JOURNAL ARTICLE
REVIEW
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Hepatobiliary Manifestations and Complications in Inflammatory Bowel Disease: A Review.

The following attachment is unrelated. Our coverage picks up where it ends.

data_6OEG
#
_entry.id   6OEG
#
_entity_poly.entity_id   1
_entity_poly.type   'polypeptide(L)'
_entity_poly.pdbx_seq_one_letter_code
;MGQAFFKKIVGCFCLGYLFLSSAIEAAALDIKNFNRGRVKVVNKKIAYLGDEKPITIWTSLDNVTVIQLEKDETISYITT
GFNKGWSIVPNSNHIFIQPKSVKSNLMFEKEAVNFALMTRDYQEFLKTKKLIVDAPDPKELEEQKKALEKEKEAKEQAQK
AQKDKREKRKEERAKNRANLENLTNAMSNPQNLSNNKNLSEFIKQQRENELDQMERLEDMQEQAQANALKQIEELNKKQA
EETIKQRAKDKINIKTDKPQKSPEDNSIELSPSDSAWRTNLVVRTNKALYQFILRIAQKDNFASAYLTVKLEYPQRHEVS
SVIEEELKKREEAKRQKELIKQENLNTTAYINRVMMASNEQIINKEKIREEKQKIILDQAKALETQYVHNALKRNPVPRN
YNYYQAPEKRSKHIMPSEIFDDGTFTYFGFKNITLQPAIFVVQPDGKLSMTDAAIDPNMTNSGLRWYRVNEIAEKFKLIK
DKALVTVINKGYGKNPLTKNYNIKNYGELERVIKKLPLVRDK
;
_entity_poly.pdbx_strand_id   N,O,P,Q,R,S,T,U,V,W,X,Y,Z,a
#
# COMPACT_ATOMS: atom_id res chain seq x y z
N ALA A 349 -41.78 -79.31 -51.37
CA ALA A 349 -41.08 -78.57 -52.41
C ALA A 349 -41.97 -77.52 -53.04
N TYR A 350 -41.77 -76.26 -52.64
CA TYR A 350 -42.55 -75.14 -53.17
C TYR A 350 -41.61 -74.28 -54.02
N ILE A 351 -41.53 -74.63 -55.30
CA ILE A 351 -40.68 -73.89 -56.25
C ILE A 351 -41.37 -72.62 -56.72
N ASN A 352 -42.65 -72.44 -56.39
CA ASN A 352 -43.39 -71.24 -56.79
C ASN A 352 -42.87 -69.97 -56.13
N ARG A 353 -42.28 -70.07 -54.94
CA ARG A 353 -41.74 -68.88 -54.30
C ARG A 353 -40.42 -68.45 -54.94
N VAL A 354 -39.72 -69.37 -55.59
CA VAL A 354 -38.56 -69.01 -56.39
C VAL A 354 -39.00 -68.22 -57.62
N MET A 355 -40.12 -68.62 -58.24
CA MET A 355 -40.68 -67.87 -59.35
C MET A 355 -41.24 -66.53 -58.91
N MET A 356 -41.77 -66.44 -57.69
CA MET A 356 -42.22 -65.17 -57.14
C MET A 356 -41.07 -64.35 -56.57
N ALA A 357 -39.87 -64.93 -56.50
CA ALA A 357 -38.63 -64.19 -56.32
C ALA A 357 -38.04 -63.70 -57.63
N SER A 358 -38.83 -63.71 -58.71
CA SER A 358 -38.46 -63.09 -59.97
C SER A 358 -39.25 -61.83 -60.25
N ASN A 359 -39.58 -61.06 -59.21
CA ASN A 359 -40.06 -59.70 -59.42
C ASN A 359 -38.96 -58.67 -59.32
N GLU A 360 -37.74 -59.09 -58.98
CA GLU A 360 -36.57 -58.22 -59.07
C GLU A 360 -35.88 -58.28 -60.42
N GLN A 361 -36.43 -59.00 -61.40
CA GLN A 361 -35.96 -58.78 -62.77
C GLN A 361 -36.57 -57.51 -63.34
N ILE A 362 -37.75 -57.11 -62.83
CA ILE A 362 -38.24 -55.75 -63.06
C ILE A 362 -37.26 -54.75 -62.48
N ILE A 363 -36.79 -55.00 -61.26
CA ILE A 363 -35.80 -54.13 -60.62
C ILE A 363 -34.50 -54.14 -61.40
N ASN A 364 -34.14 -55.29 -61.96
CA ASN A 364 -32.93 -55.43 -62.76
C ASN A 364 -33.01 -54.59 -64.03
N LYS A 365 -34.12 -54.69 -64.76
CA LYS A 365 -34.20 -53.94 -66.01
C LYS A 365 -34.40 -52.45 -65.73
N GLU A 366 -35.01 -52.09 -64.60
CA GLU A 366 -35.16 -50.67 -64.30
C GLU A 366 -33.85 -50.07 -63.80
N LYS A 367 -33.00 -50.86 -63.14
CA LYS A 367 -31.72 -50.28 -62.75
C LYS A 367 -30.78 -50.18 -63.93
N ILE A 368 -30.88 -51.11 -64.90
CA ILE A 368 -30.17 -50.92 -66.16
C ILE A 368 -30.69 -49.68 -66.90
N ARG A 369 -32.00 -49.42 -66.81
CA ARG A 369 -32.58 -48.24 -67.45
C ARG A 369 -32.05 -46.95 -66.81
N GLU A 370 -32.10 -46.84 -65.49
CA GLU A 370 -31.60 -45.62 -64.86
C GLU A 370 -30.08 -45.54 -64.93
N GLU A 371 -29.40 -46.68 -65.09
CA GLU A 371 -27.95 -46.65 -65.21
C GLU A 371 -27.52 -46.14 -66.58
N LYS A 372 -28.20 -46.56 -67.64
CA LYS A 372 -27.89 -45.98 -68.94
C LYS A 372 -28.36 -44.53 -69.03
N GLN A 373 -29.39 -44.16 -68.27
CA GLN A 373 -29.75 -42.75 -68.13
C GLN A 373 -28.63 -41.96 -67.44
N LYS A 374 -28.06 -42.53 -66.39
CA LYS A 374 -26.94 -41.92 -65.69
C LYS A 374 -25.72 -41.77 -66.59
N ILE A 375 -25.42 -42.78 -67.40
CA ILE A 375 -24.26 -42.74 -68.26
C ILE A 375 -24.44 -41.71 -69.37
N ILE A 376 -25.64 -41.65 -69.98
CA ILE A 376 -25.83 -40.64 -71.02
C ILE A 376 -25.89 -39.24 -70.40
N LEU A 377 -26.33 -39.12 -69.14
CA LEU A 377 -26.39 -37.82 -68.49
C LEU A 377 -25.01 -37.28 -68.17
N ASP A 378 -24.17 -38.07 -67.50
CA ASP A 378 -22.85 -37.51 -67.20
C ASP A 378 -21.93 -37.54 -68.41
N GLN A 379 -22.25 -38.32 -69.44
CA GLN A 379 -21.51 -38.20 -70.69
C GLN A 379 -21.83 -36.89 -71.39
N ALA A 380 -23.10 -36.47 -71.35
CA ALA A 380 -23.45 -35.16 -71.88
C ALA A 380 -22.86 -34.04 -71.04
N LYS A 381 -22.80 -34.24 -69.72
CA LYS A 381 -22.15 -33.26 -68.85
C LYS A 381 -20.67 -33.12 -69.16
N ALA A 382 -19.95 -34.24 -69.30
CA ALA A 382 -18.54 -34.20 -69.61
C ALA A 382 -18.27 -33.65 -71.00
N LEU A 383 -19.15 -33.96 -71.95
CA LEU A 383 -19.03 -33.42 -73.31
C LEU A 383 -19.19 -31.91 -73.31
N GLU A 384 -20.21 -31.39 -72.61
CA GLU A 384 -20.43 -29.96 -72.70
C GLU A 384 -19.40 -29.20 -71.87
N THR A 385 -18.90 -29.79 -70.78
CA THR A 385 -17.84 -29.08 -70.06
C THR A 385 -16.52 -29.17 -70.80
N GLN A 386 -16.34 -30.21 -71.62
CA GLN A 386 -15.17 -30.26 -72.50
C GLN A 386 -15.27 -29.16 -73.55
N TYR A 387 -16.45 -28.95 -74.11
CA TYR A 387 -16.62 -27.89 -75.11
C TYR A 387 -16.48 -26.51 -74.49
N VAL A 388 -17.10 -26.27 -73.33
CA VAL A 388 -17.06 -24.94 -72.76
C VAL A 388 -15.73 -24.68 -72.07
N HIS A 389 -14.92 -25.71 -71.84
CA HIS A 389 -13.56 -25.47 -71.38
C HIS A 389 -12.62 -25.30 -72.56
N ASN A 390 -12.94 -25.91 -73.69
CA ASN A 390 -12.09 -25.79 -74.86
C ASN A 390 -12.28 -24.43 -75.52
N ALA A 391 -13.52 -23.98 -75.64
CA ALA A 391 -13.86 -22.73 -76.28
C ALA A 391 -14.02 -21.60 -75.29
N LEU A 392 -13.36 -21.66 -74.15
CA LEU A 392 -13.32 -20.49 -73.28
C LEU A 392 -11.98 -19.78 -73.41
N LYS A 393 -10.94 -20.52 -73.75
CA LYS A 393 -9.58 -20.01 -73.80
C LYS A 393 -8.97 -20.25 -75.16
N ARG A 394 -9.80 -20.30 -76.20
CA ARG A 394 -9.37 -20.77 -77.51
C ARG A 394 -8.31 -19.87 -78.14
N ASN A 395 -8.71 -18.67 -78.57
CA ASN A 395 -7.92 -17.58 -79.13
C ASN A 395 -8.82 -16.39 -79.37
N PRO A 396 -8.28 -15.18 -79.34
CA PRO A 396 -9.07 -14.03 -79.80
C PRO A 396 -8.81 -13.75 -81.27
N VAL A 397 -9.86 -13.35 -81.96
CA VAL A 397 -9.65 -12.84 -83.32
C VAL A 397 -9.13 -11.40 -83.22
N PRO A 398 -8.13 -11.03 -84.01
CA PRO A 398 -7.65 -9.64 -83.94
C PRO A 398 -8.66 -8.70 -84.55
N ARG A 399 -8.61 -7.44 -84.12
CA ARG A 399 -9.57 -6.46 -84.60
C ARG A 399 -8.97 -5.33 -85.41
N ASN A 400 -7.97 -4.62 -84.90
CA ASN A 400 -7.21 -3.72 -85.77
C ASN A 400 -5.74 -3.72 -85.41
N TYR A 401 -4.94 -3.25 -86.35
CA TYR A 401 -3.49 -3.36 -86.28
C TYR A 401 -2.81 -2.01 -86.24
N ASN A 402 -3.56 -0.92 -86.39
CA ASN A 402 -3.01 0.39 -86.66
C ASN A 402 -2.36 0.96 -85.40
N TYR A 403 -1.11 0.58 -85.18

Liver and biliary track diseases are common extraintestinal manifestations of inflammatory bowel disease (IBD), reported both in Crohn's disease and ulcerative colitis, and may occur at any time during the natural course of the disease. Their etiology is mainly related to pathophysiological changes induced by IBD, and secondary, due to drugs used in IBD. Fatty liver is considered as the most frequent hepatobiliary manifestation in IBD, while primary sclerosing cholangitis (PSC) is the most correlated hepatobiliary disorder and is more prevalent in patients with ulcerative colitis. PSC can cause serious complications from the liver, biliary tree, and gallbladder and can lead to liver failure. Less frequently, IBD-associated hepatobiliary manifestations include cholelithiasis, granulomatous hepatitis, portal vein thrombosis, IgG4-related cholangiopathy, pyogenic liver abscess, hepatic amyloidosis and primary biliary cirrhosis. Most of the drugs used for IBD treatment may cause liver toxicity. Methotrexate and thiopurines carry the higher risk for hepatotoxicity, and in many cases, dose adjustment may normalize the liver biochemical tests. Reactivation of hepatitis B and C virus during immunosuppressive use, especially during use of biological agents, is a major concern, and adequate screening, vaccination and prophylactic treatment is warranted.

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